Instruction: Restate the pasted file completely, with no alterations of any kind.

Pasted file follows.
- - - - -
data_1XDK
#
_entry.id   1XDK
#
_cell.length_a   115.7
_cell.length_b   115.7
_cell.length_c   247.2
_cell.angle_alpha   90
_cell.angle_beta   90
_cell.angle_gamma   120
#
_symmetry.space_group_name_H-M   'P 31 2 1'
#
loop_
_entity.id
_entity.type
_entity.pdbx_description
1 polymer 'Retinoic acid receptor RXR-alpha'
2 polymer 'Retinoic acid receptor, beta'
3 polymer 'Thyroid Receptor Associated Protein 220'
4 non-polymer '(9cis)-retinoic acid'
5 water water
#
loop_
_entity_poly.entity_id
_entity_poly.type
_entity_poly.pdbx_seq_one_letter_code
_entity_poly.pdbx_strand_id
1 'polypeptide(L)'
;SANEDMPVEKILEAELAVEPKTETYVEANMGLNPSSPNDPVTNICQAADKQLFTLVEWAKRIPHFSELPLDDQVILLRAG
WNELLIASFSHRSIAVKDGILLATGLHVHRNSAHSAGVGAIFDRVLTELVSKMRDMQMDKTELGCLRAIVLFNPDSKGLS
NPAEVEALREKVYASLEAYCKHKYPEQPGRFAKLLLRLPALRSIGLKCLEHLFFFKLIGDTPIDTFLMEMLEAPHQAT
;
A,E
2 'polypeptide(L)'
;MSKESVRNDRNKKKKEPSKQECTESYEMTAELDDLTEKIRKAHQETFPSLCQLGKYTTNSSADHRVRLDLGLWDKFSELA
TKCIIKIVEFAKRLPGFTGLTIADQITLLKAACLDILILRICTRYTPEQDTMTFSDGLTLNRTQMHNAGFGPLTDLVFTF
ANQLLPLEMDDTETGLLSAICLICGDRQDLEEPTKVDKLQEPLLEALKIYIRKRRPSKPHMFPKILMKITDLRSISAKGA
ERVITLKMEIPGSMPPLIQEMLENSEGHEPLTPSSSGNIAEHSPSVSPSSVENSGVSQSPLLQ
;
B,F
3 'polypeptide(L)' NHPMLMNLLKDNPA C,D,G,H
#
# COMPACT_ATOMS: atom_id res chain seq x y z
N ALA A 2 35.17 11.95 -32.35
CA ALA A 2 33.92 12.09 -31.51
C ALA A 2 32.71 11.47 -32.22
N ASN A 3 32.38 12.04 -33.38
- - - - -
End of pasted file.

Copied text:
data_1XDK
#
_entry.id   1XDK
#
_cell.length_a   115.7
_cell.length_b   115.7
_cell.length_c   247.2
_cell.angle_alpha   90
_cell.angle_beta   90
_cell.angle_gamma   120
#
_symmetry.space_group_name_H-M   'P 31 2 1'
#
loop_
_entity.id
_entity.type
_entity.pdbx_description
1 polymer 'Retinoic acid receptor RXR-alpha'
2 polymer 'Retinoic acid receptor, beta'
3 polymer 'Thyroid Receptor Associated Protein 220'
4 non-polymer '(9cis)-retinoic acid'
5 water water
#
loop_
_entity_poly.entity_id
_entity_poly.type
_entity_poly.pdbx_seq_one_letter_code
_entity_poly.pdbx_strand_id
1 'polypeptide(L)'
;SANEDMPVEKILEAELAVEPKTETYVEANMGLNPSSPNDPVTNICQAADKQLFTLVEWAKRIPHFSELPLDDQVILLRAG
WNELLIASFSHRSIAVKDGILLATGLHVHRNSAHSAGVGAIFDRVLTELVSKMRDMQMDKTELGCLRAIVLFNPDSKGLS
NPAEVEALREKVYASLEAYCKHKYPEQPGRFAKLLLRLPALRSIGLKCLEHLFFFKLIGDTPIDTFLMEMLEAPHQAT
;
A,E
2 'polypeptide(L)'
;MSKESVRNDRNKKKKEPSKQECTESYEMTAELDDLTEKIRKAHQETFPSLCQLGKYTTNSSADHRVRLDLGLWDKFSELA
TKCIIKIVEFAKRLPGFTGLTIADQITLLKAACLDILILRICTRYTPEQDTMTFSDGLTLNRTQMHNAGFGPLTDLVFTF
ANQLLPLEMDDTETGLLSAICLICGDRQDLEEPTKVDKLQEPLLEALKIYIRKRRPSKPHMFPKILMKITDLRSISAKGA
ERVITLKMEIPGSMPPLIQEMLENSEGHEPLTPSSSGNIAEHSPSVSPSSVENSGVSQSPLLQ
;
B,F
3 'polypeptide(L)' NHPMLMNLLKDNPA C,D,G,H
#
# COMPACT_ATOMS: atom_id res chain seq x y z
N ALA A 2 35.17 11.95 -32.35
CA ALA A 2 33.92 12.09 -31.51
C ALA A 2 32.71 11.47 -32.22
N ASN A 3 32.38 12.04 -33.38